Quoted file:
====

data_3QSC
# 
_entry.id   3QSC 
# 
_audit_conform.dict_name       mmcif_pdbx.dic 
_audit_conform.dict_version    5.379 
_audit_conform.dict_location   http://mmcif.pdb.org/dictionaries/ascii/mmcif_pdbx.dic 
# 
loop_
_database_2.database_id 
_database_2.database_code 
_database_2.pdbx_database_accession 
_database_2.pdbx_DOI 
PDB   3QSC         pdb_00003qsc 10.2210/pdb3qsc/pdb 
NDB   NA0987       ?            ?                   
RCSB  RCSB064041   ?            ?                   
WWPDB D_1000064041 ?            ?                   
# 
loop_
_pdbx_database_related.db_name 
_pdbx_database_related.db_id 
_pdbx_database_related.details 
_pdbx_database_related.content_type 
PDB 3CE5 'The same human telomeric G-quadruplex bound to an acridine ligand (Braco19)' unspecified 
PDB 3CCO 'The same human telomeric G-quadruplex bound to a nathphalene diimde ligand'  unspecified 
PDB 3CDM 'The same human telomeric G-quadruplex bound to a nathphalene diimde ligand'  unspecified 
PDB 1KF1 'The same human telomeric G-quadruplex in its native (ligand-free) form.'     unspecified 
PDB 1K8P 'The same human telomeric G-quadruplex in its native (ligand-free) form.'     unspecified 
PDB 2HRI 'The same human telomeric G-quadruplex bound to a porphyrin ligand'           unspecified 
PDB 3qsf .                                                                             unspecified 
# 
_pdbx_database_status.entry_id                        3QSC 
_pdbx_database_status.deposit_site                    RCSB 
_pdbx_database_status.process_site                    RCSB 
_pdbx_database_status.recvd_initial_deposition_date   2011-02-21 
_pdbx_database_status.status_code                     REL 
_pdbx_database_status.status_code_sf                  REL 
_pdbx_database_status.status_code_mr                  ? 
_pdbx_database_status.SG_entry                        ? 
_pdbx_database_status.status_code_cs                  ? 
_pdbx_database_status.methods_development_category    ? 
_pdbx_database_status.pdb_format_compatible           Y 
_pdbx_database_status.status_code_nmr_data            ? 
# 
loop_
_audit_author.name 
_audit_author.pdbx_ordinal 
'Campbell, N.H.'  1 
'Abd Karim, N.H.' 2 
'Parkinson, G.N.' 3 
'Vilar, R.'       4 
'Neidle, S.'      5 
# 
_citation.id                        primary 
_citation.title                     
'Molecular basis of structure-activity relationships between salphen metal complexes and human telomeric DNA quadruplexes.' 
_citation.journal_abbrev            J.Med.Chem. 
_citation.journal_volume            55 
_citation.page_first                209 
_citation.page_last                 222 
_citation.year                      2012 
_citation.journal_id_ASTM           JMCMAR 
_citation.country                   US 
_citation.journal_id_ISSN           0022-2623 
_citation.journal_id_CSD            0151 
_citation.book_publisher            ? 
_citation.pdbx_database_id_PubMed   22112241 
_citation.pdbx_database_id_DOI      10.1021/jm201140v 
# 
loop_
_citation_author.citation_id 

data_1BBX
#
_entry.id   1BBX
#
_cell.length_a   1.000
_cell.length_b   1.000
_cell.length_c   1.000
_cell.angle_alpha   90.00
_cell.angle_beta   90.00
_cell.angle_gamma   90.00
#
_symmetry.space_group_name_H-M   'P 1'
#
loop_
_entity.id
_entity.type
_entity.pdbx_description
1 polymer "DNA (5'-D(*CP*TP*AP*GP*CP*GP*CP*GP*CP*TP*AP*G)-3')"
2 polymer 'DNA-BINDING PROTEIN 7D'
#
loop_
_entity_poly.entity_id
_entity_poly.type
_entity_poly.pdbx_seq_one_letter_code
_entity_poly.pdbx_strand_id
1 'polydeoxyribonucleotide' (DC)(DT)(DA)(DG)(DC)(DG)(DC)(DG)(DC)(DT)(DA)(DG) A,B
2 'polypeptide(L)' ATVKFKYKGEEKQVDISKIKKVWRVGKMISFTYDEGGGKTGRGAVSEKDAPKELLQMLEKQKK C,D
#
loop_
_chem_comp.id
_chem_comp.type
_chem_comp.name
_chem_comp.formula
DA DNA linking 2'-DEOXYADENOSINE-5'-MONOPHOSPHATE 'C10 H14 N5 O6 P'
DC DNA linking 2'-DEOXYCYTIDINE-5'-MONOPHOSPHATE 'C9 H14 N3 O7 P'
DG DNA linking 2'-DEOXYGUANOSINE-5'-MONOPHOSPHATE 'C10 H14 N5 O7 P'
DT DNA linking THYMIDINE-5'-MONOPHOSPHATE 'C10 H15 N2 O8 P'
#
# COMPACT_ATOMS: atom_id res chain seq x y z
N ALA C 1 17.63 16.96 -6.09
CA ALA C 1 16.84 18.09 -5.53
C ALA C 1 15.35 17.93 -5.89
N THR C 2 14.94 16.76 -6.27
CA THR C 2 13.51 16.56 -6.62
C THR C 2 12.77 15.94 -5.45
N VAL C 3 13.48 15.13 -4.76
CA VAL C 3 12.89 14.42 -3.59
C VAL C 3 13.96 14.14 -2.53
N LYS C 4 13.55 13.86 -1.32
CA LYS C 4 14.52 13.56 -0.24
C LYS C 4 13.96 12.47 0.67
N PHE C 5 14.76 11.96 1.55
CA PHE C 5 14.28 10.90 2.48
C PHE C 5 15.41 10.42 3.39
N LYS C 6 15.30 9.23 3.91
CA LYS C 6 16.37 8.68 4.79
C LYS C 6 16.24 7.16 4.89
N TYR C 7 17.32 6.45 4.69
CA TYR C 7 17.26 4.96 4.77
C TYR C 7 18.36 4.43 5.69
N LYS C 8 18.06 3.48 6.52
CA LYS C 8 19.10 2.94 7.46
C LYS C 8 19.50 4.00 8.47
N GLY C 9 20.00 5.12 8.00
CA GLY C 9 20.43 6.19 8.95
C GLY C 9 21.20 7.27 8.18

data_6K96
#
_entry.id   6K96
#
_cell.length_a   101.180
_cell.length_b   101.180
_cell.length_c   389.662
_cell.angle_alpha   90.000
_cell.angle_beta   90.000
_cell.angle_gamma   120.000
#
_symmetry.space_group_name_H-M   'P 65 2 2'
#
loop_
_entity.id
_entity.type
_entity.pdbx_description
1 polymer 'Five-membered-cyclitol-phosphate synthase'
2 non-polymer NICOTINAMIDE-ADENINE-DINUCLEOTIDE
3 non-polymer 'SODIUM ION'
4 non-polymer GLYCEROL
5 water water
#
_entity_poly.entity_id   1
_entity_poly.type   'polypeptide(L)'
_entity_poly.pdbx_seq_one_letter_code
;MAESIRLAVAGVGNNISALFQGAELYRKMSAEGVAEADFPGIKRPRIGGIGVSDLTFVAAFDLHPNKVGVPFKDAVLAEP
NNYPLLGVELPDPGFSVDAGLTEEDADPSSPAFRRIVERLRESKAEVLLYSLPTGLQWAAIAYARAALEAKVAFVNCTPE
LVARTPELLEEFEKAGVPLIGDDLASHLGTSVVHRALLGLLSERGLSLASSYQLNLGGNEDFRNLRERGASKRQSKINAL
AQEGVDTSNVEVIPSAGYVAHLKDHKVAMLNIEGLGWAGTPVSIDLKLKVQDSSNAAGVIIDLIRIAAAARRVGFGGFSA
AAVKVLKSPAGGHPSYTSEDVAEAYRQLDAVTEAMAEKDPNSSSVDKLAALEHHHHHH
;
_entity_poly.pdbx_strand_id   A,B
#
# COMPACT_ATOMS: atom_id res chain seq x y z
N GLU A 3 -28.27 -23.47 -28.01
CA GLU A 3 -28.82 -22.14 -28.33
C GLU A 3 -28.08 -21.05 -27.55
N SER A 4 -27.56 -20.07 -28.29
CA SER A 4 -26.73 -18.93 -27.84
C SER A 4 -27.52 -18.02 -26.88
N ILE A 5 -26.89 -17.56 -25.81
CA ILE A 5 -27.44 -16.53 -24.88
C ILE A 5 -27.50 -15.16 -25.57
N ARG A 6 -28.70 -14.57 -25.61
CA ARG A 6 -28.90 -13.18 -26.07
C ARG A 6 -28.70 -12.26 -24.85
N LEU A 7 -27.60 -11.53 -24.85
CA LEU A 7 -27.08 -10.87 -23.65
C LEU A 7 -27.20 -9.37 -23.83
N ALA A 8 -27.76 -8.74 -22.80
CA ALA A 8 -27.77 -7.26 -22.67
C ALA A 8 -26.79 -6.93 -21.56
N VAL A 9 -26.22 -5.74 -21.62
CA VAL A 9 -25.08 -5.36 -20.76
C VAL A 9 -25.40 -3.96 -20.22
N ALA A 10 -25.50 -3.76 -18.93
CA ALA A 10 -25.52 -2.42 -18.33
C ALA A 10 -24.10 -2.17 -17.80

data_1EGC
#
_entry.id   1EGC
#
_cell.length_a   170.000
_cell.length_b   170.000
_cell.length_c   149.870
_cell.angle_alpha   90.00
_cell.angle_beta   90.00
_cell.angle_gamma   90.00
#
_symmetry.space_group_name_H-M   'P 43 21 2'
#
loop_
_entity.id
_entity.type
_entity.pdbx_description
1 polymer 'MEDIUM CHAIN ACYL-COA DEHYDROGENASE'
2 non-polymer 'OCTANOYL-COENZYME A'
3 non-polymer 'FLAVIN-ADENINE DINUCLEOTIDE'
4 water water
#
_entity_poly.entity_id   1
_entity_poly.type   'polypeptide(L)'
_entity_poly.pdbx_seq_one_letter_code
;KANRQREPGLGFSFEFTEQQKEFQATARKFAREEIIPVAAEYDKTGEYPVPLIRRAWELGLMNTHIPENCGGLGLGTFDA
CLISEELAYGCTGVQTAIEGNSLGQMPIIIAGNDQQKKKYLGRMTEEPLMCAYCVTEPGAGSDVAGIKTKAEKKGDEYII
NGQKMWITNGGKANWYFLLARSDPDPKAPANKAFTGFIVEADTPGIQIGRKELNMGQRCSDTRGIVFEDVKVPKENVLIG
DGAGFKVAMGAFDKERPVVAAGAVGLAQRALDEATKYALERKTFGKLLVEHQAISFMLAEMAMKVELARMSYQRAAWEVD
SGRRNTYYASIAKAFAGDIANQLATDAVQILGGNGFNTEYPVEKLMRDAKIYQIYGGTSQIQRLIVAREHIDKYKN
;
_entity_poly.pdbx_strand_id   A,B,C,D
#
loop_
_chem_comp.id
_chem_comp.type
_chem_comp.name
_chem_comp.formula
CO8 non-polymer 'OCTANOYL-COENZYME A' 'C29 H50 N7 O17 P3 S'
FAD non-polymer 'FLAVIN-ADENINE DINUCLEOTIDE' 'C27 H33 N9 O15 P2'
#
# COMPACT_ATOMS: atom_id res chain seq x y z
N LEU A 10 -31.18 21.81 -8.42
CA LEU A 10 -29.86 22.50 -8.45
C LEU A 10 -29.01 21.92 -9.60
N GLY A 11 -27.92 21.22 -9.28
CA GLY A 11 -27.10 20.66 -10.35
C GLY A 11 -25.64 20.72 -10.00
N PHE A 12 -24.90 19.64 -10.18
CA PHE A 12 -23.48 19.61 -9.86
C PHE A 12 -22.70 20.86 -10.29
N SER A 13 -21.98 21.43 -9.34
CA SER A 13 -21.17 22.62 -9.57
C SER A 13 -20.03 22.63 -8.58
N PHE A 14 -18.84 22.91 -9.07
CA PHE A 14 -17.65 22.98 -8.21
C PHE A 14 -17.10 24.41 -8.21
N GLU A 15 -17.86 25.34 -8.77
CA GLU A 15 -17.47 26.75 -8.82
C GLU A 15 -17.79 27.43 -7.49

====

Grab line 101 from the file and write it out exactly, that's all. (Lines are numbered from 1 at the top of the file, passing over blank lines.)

_chem_comp.id